Friday, April 07, 2006

Dem Bones

OK, so it's deja vu with Emily's cold - we've progressed from snuffles and sniffles to a cough that's keeping her awake and making her sick. Sigh. Bronchitis mark 2, anyone?

Despite being clearly rather poorly, Emily's been remarkably cheerful all day, bless her. Emily and Jon spent the morning cooking and between them concocted a garlic and herb load, a cranberry and beer loaf, cherry rock cakes and Simpsons donuts. Yummmmm! Emily and I then went out (bad, bad, bad parent) to the doctors to collect presciptions for Grandad and Jon, and on to get cat litter and some more cat toys.

This afternoon Emily was desperate to start on her human body project, despite being poorly, so we gave it a go, with much success. The skeleton seemed a reasonable place to start, so we did. Emily used various books to research the right labels to go on a detailed skeleton printout, then we spent a long time talking about the different types of joints and she sketched them, coloured them and wrote about each type of joint and the kind of movment it allowed. She then had fun examining her own joints and trying to work out which was which type.

We moved on to looking at cubits (distance from elbow to fingertips), fathoms (outstretched arms), spans (of hand) and paces as units of measurement, measured each other's and had a whale of a time estimating various distances using those and then measuring them. Doesn't sound very much written down like that, but it filled two hours solid and we've only just started. Still to come in the next skeleton session we're going to:

Draw round Emily and paint a lifesize skeleton on the cutout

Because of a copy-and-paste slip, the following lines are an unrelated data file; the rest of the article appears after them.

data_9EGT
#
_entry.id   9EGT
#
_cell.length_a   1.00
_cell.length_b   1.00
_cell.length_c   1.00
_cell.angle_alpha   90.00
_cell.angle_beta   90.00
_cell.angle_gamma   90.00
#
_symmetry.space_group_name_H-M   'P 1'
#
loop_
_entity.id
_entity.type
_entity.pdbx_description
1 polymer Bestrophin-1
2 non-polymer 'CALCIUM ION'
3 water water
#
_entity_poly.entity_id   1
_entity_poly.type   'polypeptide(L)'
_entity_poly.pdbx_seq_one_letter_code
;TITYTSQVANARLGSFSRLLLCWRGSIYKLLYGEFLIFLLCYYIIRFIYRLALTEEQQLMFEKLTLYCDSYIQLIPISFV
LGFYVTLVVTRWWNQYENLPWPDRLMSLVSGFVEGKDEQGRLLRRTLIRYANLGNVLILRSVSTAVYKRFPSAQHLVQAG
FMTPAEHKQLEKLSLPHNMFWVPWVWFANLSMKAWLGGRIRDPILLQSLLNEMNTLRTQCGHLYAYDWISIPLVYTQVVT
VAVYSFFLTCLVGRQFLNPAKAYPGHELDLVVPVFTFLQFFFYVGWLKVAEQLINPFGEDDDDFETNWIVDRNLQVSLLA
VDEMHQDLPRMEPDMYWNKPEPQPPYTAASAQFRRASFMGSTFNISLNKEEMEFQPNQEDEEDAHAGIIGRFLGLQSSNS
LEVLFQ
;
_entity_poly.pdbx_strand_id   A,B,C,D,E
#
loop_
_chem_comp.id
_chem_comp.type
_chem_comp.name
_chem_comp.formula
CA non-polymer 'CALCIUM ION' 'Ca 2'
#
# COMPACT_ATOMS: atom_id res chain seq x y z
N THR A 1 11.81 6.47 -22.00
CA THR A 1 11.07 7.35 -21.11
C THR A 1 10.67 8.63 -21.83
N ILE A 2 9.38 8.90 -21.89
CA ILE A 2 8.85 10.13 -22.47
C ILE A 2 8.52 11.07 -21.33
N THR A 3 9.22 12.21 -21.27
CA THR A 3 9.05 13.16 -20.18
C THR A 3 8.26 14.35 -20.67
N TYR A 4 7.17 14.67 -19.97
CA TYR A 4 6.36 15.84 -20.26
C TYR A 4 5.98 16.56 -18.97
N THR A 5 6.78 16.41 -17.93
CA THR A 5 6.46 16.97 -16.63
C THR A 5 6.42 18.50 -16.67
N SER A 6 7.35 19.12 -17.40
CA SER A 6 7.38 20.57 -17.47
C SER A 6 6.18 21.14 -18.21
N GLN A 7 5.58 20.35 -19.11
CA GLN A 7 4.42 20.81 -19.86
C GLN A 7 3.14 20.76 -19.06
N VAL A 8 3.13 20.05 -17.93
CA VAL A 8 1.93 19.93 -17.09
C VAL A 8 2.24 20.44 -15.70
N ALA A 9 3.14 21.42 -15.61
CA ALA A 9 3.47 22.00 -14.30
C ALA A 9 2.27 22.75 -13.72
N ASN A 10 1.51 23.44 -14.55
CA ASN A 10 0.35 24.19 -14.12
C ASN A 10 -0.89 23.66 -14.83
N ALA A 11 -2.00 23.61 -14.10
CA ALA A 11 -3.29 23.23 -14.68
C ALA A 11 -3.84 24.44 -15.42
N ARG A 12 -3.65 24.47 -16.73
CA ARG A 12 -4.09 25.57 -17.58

Examine a bone split in half lengthways with the magnifying glass
Draw a diagram of the inside parts of a bone
Assemble a cut out paper skull
Measure Emily's bones as accurately as we can
Make an x-ray collage
Do an experiment with the eternally useful home-edders bit of kit - loo roll tubes, lol - to show what makes bones so strong but comparatively lightweight
Research lots of randomly interesting facts about bones/skeleton (well, we did that today, really, but Emily's going to write the answers rather than just discuss them)

Phew, that should do the trick. Then we've got detailed plans for looking at muscles, skin and hair, blood/circulatory system/heart, respiratory system/lungs, teeth and digestive system, urinary and reproductive systems, all five senses, the brain and various other bits and bobs I've forgotten. We've got enough planned for at least two sessions on each of those, so that should keep us going for a while and nicely tick the science box for the time being at least!

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